This question of Mr Tomlinson's health was a critical element in the case. Although the medical experts, other than the first pathologist, agreed Mr Tomlinson had suffered internal bleeding, there were differences of opinion as to the precise relationship between that and his death.

Two of the pathologists linked the bleed directly to the fall, caused by the push. But one expert questioned whether the bleed could have so quickly caused death. Patrick Gibbs QC, for PC Harwood, told the jury that it simply was not clear how Mr Tomlinson died.

During the inquest into Ian Tomlinson's death, lawyers for his family argued that PC Harwood's employment record should form part of the hearing. The coroner disagreed, saying that it would prejudice the hearing. The record was also kept from the jury at the manslaughter trial.

In 2000, five years after he joined the Met, PC Harwood was involved in what was described at the inquest as a "road rage" incident. He was off-duty at the time and the other driver complained of unlawful arrest and abuse of authority.

Image caption Fight for justice: Family spent three years pushing for a trial

PC Harwood denied the accusation but the Met wanted him to face a disciplinary hearing. However, the following year he retired on medical grounds before it took place. As a result, there was never a finding. An earlier and separate allegation of assault against the officer also went unsubstantiated.

Three days after his medical retirement, he became a civilian member of police staff in Croydon. Then, in 2003, he successfully reapplied to become a constable with Surrey.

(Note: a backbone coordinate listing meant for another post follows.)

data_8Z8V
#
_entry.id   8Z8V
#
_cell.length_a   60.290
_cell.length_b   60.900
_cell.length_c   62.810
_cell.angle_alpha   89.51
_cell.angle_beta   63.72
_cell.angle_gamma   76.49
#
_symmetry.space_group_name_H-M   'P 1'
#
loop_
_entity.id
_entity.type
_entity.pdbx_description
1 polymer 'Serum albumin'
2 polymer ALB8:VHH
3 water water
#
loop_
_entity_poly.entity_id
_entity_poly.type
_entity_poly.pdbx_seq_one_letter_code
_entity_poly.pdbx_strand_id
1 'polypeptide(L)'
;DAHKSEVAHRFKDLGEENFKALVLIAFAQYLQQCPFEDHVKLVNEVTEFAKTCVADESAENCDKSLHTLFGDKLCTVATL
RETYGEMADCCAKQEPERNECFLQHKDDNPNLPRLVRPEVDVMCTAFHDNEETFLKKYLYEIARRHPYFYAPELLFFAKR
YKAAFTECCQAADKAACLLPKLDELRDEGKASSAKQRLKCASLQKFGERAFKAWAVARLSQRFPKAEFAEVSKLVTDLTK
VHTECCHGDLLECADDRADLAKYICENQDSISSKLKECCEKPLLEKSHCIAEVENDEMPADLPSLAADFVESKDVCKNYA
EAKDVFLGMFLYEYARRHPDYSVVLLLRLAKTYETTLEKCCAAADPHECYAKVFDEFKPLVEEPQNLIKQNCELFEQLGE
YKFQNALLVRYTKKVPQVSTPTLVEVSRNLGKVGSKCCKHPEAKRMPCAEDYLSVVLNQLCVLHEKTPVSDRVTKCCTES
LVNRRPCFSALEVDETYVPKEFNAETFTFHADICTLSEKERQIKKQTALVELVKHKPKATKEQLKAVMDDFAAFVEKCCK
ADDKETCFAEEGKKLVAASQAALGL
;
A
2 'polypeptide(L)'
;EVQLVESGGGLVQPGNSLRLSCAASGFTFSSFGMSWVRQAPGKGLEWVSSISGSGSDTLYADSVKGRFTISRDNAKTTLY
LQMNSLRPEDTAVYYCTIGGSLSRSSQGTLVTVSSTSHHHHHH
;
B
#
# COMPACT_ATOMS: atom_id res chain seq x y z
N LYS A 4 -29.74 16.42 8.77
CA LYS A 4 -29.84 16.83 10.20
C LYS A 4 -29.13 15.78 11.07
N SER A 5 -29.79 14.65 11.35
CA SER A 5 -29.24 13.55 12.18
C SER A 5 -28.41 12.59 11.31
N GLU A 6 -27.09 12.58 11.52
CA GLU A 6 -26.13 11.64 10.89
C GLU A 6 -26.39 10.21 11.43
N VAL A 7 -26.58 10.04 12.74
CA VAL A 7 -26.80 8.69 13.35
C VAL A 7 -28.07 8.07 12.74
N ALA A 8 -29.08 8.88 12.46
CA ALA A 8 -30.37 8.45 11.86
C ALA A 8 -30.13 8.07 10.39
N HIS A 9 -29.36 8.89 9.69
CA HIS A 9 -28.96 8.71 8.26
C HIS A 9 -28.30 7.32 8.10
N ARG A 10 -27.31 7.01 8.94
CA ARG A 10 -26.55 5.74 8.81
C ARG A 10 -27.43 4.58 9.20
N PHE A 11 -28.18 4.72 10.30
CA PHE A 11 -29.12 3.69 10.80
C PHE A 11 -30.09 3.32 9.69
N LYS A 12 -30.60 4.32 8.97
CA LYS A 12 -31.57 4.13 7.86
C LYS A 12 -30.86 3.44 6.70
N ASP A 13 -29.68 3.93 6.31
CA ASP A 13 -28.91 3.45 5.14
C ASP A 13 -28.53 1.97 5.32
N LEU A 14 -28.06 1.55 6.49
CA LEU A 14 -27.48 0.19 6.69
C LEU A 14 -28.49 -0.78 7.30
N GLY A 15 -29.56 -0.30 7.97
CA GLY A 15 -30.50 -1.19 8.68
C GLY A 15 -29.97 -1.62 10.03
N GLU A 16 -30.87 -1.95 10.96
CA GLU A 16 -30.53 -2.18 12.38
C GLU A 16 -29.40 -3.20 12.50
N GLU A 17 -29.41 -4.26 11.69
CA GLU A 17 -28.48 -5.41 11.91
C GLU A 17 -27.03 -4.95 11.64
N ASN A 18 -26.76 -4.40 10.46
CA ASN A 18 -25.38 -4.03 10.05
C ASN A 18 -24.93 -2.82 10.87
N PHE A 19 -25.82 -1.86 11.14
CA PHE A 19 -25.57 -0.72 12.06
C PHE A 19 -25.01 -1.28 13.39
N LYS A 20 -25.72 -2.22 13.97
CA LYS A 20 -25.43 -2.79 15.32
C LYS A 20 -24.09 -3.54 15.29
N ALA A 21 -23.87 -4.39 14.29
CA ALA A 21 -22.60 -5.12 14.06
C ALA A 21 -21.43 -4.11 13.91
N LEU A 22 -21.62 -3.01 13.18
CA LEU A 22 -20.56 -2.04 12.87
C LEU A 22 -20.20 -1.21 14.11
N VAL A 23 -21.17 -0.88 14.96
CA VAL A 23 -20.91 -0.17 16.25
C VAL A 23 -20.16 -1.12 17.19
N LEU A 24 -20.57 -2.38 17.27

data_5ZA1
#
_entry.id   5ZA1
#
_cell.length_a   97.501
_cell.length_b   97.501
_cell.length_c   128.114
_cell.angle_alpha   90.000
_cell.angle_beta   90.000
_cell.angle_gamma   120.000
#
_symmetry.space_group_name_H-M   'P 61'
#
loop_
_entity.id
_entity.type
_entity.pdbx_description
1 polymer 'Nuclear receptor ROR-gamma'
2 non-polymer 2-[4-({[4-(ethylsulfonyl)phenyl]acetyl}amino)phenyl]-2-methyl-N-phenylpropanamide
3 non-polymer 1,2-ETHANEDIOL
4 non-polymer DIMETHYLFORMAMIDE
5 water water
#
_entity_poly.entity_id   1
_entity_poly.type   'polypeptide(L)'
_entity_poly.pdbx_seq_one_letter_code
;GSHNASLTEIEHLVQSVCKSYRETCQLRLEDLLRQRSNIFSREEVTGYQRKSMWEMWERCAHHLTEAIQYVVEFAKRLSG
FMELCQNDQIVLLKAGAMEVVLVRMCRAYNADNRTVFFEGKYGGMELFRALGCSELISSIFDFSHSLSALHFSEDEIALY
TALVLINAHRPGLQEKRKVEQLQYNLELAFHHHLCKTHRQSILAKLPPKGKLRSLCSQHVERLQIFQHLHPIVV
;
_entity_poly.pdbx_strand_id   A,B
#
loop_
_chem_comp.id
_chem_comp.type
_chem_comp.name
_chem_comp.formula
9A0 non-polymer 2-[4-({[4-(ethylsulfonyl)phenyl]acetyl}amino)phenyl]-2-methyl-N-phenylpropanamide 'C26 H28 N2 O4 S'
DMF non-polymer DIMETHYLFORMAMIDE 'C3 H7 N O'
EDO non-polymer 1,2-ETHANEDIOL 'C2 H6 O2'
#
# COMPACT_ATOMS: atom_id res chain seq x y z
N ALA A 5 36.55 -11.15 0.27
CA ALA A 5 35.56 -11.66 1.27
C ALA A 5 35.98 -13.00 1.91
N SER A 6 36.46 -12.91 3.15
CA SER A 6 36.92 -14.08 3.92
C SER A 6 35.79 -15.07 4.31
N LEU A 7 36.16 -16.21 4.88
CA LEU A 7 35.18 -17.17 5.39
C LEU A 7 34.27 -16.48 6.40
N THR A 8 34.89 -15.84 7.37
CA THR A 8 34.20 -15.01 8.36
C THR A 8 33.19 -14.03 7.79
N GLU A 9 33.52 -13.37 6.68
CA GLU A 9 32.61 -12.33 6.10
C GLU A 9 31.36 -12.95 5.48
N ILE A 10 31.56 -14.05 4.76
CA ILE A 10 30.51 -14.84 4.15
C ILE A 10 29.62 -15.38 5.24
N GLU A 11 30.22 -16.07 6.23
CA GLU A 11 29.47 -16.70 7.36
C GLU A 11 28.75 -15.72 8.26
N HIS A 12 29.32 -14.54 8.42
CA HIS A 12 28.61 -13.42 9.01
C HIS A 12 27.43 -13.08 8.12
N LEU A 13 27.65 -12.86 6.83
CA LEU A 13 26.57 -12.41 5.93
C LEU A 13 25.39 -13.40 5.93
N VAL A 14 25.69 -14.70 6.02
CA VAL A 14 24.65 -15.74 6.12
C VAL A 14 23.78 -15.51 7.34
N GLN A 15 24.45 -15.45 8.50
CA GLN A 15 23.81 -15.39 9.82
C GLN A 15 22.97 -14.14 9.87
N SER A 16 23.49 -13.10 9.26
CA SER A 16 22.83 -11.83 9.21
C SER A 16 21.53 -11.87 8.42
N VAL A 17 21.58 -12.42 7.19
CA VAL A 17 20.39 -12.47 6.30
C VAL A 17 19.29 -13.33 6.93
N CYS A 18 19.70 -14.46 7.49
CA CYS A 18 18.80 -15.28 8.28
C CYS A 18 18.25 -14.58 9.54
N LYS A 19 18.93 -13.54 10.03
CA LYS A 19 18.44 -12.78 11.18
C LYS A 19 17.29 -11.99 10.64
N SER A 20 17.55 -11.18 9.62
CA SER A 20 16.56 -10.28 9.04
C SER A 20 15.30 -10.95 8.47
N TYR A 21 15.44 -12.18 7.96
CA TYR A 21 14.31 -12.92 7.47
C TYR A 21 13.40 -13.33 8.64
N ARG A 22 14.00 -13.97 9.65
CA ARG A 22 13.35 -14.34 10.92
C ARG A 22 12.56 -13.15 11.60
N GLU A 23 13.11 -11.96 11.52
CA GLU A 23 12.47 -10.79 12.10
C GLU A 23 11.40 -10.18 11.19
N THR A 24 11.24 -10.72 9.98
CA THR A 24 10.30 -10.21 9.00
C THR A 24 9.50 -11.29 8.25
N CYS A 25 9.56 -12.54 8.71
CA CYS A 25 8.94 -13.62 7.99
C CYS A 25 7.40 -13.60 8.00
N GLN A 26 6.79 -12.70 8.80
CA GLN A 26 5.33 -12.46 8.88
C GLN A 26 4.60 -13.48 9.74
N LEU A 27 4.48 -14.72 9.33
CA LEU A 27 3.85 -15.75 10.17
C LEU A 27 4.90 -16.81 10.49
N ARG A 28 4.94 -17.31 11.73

While he was at Surrey, there was a further unsubstantiated complaint that he had used excessive force in a raid, allegedly punching a man twice in the face.

In late 2004, PC Harwood rejoined the Metropolitan Police. Scotland Yard's vetting unit had considered the road rage incident but the coroner was told it had not reviewed the full file.

The coroner heard that PC Harwood had been the subject of seven more complaints following rejoining the Met, three of which were against him alone. Two were allegations of improper force.

The third complaint was of improper use of the Police National Computer to check up on a driver involved in an accident with his wife. Ian Tomlinson's coroner was told that the officer had received a written warning. In all, PC Harwood was the subject of 10 complaints over 12 years, but only the PNC incident was found against him.

A spokesman for Surrey Police told the BBC that when PC Harwood asked to join the force, the Met told it that there had been a "previous misconduct investigation" but no further action had been taken.

The Met Police said in a statement following PC Harwood's trial that it was clear that "insufficient recording and checks meant that detailed information regarding the officer's misconduct history was not shared at key points".

"We got that wrong," it said in a statement, adding there had since been "huge changes" to its vetting system.